AHHHHH leaves, one of my favorite discussions. Not only do they provide beauty and shade and then more beauty at the end of their short lives, but they also sustain life from then on until they return to the earth as soil. How do they sustain life even through their death you ask?

The answer is simple. Once the leaves fall from the tree I run around the woods with my handy dandy rake in hand scooping them up like there will be no more . I then stuff them in feed sacks and haul them in old sheets or tarps to where they need to go and either be stored until needed or used immediately. None of our leaves are burnt in a heap or thrown to the curb side for garbage pick up. Like everything else around a homestead they have perfectly viable, cheap, alternative uses that make them an integral part of the place. Without our wonderful leaves we would have to spend money that we don't have and even if we did have it why waste it on something that nature provides? Our only task is actually going out and collecting them up and placing them where we need or want them to be and then they the work or the animals help them to do the work .

leaf uses

garden beds- We have so many garden beds around the property we simply are unable to produce the amendments needed for all of them each year. Last year we added about 12 new beds in total after downsizing in the number of animals on the land. To help combat this and help in making better soil we began covering all of the beds in thick layers of chopped leaves. After we pull any weeds and what is left from the plantings we till or work the ground up and then put a 6-8 inch layer on top. Once they have been rained on a bit we then cover the beds with black plastic or a tarp. This is done to kill off weed seed for the coming year and to keep the ground and leaves warm under there which brings in lots of worms to do their thing and further
help the soil.

We also use leaves to make our lasagna beds. For those that dont know what a lasagna bed is, it is a no til method of building garden beds. As the name implies it is built in layers much like lasagna is made. Leaves are a major component of the process and without using them there is no way we could build decent gardening beds using this method.

During the spring and summer months we also use leaves in the garden beds as a weed barrier and as a mulch for the plants to keep moisture in. This makes for a neat and tidy appearance to the garden beds at no cost other than your time and some energy.

compost pile-To add to the amount of compost we can make over the course of a year, we use loads of leaves. We layer them in with manure, scraps from the house , garden and grass trimming and can produce much more compost over the course of a year because of it. Similarly we have a couple worm bins and we use the leaves in there rather than papers. It works out great for us since we don't have much paper waste that is suitable for use in the worm bins.

Critters- This is where the frugality and money saving bits come into play and why I keep a rake in my hand for so much of fall and winter. For all of the animals bedding needs we use a system called deep bedding. The whole concept of deep bedding is that you don't clean out the old bedding but just keep adding more bedding on top.

For an example I will use the chicken coop. I clean it once a year in the spring. From this point forward I simply add more bedding through the summer. When fall comes I "stir" the coop floor around with a fork and let the chickens scavenge a bit for treats. I then add as many leaves as I can to bring the level of leaves to 3-4 foot deep. Don't worry it packs down over time and we haven't lost a chicken in the leaves yet. The chickens then kick through it,keep it scratched up and it decomposes. As it decomposes, it creates heat. The heat relieves me of any duties of heating the coop through the winter. I continue this through til spring.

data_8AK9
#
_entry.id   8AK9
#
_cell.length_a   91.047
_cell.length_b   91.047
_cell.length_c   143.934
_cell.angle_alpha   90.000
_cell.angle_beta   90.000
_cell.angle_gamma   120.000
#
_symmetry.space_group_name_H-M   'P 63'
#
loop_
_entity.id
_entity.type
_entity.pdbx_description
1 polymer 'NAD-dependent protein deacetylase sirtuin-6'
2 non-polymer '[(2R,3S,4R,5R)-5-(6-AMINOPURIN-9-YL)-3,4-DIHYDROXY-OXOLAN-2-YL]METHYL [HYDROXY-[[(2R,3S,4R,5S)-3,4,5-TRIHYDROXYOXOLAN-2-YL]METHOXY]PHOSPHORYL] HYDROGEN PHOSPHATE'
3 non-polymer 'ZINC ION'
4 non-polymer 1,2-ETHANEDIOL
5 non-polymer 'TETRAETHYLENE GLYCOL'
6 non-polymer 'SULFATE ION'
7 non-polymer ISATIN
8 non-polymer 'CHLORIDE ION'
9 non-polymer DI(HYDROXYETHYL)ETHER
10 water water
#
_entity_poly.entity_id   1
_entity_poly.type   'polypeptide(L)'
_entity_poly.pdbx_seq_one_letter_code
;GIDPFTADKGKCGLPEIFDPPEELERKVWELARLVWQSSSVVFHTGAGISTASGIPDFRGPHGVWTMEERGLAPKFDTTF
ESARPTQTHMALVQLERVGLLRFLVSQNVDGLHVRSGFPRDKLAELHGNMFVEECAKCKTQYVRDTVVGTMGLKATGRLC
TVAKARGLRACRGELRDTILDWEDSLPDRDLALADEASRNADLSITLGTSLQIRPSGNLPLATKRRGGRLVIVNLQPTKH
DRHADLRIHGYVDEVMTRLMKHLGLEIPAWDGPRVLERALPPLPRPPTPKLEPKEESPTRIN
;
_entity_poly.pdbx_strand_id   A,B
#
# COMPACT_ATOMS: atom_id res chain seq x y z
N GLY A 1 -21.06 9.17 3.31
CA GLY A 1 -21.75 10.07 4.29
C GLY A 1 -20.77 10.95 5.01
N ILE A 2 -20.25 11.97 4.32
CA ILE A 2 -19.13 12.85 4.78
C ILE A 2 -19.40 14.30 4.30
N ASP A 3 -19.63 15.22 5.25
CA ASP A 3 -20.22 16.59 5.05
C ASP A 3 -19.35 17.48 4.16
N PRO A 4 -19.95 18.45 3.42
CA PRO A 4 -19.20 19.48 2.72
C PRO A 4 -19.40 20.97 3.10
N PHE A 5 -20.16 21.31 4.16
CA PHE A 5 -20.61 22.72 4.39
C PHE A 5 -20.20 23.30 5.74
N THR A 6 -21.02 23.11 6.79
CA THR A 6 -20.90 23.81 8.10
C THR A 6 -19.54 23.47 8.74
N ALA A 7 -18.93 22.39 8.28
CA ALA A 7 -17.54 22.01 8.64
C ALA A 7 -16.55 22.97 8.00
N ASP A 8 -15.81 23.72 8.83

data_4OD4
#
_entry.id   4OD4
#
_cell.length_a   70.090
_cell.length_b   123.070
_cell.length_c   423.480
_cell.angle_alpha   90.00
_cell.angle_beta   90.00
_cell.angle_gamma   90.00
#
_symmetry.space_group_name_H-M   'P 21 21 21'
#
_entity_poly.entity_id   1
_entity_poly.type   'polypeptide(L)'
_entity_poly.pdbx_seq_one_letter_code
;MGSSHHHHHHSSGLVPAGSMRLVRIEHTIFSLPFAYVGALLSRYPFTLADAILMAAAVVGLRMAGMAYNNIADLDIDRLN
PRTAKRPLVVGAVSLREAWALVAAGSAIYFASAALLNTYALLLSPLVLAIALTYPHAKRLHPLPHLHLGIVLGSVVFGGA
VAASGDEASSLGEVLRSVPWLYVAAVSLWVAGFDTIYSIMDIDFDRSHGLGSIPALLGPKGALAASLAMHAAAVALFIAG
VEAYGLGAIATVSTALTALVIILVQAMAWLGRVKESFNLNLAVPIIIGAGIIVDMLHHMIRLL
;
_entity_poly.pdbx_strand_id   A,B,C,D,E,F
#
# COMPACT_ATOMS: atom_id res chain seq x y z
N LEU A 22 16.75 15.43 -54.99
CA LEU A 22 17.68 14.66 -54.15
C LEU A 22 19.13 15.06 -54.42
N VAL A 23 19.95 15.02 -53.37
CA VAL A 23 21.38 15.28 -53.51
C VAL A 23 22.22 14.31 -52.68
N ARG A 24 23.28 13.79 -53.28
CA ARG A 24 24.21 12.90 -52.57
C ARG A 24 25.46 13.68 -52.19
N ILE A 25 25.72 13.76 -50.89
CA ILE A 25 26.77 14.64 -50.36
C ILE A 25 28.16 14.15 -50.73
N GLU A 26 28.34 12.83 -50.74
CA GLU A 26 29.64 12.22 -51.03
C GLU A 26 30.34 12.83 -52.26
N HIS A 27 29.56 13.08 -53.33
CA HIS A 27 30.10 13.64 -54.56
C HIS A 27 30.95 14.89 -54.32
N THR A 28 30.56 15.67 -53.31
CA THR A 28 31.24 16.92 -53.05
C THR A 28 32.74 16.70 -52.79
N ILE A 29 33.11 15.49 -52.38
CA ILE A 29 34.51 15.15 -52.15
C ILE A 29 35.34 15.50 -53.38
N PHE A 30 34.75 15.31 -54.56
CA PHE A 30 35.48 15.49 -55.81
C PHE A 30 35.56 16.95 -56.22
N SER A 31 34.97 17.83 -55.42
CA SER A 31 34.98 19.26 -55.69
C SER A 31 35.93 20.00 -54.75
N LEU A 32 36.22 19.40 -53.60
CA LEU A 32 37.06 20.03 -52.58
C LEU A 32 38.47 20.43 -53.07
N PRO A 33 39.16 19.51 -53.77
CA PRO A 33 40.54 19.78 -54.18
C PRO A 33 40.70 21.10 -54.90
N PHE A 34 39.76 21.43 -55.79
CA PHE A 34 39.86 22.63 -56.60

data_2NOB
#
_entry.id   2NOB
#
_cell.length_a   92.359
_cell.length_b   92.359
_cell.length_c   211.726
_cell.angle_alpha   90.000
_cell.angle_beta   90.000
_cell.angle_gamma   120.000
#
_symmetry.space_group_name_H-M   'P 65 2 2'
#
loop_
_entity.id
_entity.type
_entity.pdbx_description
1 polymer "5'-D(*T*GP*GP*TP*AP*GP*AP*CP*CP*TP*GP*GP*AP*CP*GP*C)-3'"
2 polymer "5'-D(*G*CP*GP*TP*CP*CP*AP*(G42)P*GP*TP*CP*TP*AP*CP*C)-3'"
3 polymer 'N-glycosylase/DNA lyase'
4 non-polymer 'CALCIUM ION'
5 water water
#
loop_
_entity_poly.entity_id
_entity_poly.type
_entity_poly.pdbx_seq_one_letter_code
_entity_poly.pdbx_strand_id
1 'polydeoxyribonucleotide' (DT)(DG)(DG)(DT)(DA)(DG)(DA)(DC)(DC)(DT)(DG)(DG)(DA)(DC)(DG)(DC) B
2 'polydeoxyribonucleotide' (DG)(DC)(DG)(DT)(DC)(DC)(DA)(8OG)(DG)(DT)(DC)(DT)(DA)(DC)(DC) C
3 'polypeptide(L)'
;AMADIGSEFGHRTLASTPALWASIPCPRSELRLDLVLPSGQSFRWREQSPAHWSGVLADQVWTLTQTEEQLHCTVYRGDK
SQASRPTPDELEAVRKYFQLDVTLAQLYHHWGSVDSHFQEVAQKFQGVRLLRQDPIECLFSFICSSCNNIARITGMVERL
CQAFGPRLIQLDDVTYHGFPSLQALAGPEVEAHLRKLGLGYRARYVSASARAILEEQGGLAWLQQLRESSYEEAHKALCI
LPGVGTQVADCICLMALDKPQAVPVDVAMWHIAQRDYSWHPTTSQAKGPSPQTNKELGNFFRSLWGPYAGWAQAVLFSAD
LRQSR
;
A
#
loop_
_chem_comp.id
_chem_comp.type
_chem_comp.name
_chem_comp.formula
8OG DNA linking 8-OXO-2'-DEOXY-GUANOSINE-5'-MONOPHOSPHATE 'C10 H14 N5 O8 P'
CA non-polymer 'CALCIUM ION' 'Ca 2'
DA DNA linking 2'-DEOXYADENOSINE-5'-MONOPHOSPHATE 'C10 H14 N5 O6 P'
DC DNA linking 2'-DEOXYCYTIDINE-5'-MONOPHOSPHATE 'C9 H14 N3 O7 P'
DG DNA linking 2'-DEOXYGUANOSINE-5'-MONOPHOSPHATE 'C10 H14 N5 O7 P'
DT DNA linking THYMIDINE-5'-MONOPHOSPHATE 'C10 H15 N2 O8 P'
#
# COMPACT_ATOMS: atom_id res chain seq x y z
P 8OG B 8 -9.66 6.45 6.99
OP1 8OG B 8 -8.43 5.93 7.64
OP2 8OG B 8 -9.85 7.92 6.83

By spring , the pack of leaves is pretty well broken down and in a usable state. We spread it on the garden beds , till or work it in and leave it for a few weeks. This prevents any damage to crops while eliminating the needs for a larger compost heap. If one so chooses you could then move this to the compost pile and finish it off and use either later in the year or for the next seasons starter batch for compost.

I use this method for all the animals including the bunnies that are housed out doors. This is the natural bedding for bunnies. This is what they would be living in if they were free roaming rabbits. They also like to nibble at the grasses inevitably rake in and they love to hide and play in them.

The goats love their bedding too. The biggest issue with bedding their shelter this way is they eat the bedding nearly as quick as you can throw it in there. My goats prefer dried leaves over just about anything, so we pack some away for the girls to nibble on through the winter. By using this method of bedding we are able to easily save $300.00 a year if not more.Money we can find a better use for on other things.

As a reminder, if you decide to use this method, please be sure that the leaves you bag up to store away are nice and dry. You do not want molds, mildews and fungi growing in your bedding or leafy treats.

As an end note, I was reading some articles the other day on the subject of deep bedding and I came across this gem of a quote. It was pertaining to using a "pigerator" or a system where pigs are used to dig up deep pack beds on large farming operations but is very fitting to using the leaves and animals in symbiotic relationships no matter what size operation you have.

"Animals don’t need an oil change,spare parts,or fuel. They don’t require minimum wage and my goodness what a retirement program! When you’re done with them, you eat them. It works with any size operation because you don’t have to recapitalize an infrastructure that rots, rusts, and depreciates."
for info on the pigerator and source of quote